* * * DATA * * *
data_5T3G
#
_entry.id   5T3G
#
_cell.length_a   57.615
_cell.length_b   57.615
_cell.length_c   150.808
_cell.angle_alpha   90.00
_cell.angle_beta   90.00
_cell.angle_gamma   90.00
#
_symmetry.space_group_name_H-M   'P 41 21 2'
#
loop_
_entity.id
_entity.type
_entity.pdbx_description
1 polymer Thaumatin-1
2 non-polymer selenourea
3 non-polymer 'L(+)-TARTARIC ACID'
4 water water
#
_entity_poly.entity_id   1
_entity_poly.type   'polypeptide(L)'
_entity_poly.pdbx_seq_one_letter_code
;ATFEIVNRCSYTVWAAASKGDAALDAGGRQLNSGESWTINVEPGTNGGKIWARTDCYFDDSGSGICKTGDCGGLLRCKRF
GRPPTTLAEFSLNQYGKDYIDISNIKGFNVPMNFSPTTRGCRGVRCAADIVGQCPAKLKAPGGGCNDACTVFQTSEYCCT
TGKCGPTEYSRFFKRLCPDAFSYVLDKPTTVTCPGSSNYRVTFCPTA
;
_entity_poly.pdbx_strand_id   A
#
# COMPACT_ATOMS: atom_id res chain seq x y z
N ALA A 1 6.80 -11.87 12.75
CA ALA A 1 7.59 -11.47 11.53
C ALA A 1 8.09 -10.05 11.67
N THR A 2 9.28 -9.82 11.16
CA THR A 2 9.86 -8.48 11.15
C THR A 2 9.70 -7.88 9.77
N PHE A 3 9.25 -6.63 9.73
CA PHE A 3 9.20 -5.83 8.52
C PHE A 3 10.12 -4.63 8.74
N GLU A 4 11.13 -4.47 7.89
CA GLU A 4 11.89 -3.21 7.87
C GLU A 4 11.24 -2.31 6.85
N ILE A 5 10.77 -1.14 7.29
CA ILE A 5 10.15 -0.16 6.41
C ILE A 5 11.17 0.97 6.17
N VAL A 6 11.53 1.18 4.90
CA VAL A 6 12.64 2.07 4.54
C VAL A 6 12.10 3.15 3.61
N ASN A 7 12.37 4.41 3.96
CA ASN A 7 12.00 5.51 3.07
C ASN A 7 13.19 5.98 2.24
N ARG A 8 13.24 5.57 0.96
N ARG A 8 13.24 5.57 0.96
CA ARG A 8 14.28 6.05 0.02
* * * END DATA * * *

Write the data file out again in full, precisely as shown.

data_5T3G
#
_entry.id   5T3G
#
_cell.length_a   57.615
_cell.length_b   57.615
_cell.length_c   150.808
_cell.angle_alpha   90.00
_cell.angle_beta   90.00
_cell.angle_gamma   90.00
#
_symmetry.space_group_name_H-M   'P 41 21 2'
#
loop_
_entity.id
_entity.type
_entity.pdbx_description
1 polymer Thaumatin-1
2 non-polymer selenourea
3 non-polymer 'L(+)-TARTARIC ACID'
4 water water
#
_entity_poly.entity_id   1
_entity_poly.type   'polypeptide(L)'
_entity_poly.pdbx_seq_one_letter_code
;ATFEIVNRCSYTVWAAASKGDAALDAGGRQLNSGESWTINVEPGTNGGKIWARTDCYFDDSGSGICKTGDCGGLLRCKRF
GRPPTTLAEFSLNQYGKDYIDISNIKGFNVPMNFSPTTRGCRGVRCAADIVGQCPAKLKAPGGGCNDACTVFQTSEYCCT
TGKCGPTEYSRFFKRLCPDAFSYVLDKPTTVTCPGSSNYRVTFCPTA
;
_entity_poly.pdbx_strand_id   A
#
# COMPACT_ATOMS: atom_id res chain seq x y z
N ALA A 1 6.80 -11.87 12.75
CA ALA A 1 7.59 -11.47 11.53
C ALA A 1 8.09 -10.05 11.67
N THR A 2 9.28 -9.82 11.16
CA THR A 2 9.86 -8.48 11.15
C THR A 2 9.70 -7.88 9.77
N PHE A 3 9.25 -6.63 9.73
CA PHE A 3 9.20 -5.83 8.52
C PHE A 3 10.12 -4.63 8.74
N GLU A 4 11.13 -4.47 7.89
CA GLU A 4 11.89 -3.21 7.87
C GLU A 4 11.24 -2.31 6.85
N ILE A 5 10.77 -1.14 7.29
CA ILE A 5 10.15 -0.16 6.41
C ILE A 5 11.17 0.97 6.17
N VAL A 6 11.53 1.18 4.90
CA VAL A 6 12.64 2.07 4.54
C VAL A 6 12.10 3.15 3.61
N ASN A 7 12.37 4.41 3.96
CA ASN A 7 12.00 5.51 3.07
C ASN A 7 13.19 5.98 2.24
N ARG A 8 13.24 5.57 0.96
N ARG A 8 13.24 5.57 0.96
CA ARG A 8 14.28 6.05 0.02